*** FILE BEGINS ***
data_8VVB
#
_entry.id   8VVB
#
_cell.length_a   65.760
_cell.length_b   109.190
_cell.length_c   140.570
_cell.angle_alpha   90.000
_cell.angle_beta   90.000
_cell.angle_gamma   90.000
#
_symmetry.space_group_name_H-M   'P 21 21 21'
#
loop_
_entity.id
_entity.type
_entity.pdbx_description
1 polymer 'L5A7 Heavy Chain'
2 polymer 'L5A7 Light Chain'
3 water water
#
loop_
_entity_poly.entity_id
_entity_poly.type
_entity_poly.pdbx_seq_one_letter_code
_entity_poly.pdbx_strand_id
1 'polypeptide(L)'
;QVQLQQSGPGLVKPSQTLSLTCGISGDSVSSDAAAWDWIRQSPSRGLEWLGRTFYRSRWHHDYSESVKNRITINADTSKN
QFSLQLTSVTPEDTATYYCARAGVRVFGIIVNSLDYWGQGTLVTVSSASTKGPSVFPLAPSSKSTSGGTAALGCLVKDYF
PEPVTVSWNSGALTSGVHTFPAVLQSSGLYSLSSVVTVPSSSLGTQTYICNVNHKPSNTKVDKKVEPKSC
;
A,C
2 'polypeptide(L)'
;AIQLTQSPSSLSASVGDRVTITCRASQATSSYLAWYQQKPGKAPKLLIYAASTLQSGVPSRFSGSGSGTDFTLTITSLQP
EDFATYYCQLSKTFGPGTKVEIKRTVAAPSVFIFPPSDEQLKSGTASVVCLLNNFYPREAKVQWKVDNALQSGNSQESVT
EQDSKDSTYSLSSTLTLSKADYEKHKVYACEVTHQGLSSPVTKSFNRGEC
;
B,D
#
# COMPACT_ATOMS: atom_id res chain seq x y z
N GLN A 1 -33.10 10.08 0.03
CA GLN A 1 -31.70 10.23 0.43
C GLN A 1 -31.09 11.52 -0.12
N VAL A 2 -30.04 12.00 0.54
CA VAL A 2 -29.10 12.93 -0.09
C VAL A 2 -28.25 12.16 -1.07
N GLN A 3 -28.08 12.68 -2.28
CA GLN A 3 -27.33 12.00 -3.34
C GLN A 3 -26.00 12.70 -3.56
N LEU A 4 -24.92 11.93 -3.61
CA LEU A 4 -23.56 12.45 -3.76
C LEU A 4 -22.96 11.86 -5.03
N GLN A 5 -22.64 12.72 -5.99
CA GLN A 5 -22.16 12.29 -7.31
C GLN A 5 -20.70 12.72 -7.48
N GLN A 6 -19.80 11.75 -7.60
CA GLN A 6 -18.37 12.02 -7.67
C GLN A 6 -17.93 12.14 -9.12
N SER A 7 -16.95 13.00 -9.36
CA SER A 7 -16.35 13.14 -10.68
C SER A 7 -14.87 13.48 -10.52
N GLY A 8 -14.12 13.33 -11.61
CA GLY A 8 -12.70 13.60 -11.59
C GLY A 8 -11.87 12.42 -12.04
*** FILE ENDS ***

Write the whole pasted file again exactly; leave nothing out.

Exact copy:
data_8VVB
#
_entry.id   8VVB
#
_cell.length_a   65.760
_cell.length_b   109.190
_cell.length_c   140.570
_cell.angle_alpha   90.000
_cell.angle_beta   90.000
_cell.angle_gamma   90.000
#
_symmetry.space_group_name_H-M   'P 21 21 21'
#
loop_
_entity.id
_entity.type
_entity.pdbx_description
1 polymer 'L5A7 Heavy Chain'
2 polymer 'L5A7 Light Chain'
3 water water
#
loop_
_entity_poly.entity_id
_entity_poly.type
_entity_poly.pdbx_seq_one_letter_code
_entity_poly.pdbx_strand_id
1 'polypeptide(L)'
;QVQLQQSGPGLVKPSQTLSLTCGISGDSVSSDAAAWDWIRQSPSRGLEWLGRTFYRSRWHHDYSESVKNRITINADTSKN
QFSLQLTSVTPEDTATYYCARAGVRVFGIIVNSLDYWGQGTLVTVSSASTKGPSVFPLAPSSKSTSGGTAALGCLVKDYF
PEPVTVSWNSGALTSGVHTFPAVLQSSGLYSLSSVVTVPSSSLGTQTYICNVNHKPSNTKVDKKVEPKSC
;
A,C
2 'polypeptide(L)'
;AIQLTQSPSSLSASVGDRVTITCRASQATSSYLAWYQQKPGKAPKLLIYAASTLQSGVPSRFSGSGSGTDFTLTITSLQP
EDFATYYCQLSKTFGPGTKVEIKRTVAAPSVFIFPPSDEQLKSGTASVVCLLNNFYPREAKVQWKVDNALQSGNSQESVT
EQDSKDSTYSLSSTLTLSKADYEKHKVYACEVTHQGLSSPVTKSFNRGEC
;
B,D
#
# COMPACT_ATOMS: atom_id res chain seq x y z
N GLN A 1 -33.10 10.08 0.03
CA GLN A 1 -31.70 10.23 0.43
C GLN A 1 -31.09 11.52 -0.12
N VAL A 2 -30.04 12.00 0.54
CA VAL A 2 -29.10 12.93 -0.09
C VAL A 2 -28.25 12.16 -1.07
N GLN A 3 -28.08 12.68 -2.28
CA GLN A 3 -27.33 12.00 -3.34
C GLN A 3 -26.00 12.70 -3.56
N LEU A 4 -24.92 11.93 -3.61
CA LEU A 4 -23.56 12.45 -3.76
C LEU A 4 -22.96 11.86 -5.03
N GLN A 5 -22.64 12.72 -5.99
CA GLN A 5 -22.16 12.29 -7.31
C GLN A 5 -20.70 12.72 -7.48
N GLN A 6 -19.80 11.75 -7.60
CA GLN A 6 -18.37 12.02 -7.67
C GLN A 6 -17.93 12.14 -9.12
N SER A 7 -16.95 13.00 -9.36
CA SER A 7 -16.35 13.14 -10.68
C SER A 7 -14.87 13.48 -10.52
N GLY A 8 -14.12 13.33 -11.61
CA GLY A 8 -12.70 13.60 -11.59
C GLY A 8 -11.87 12.42 -12.04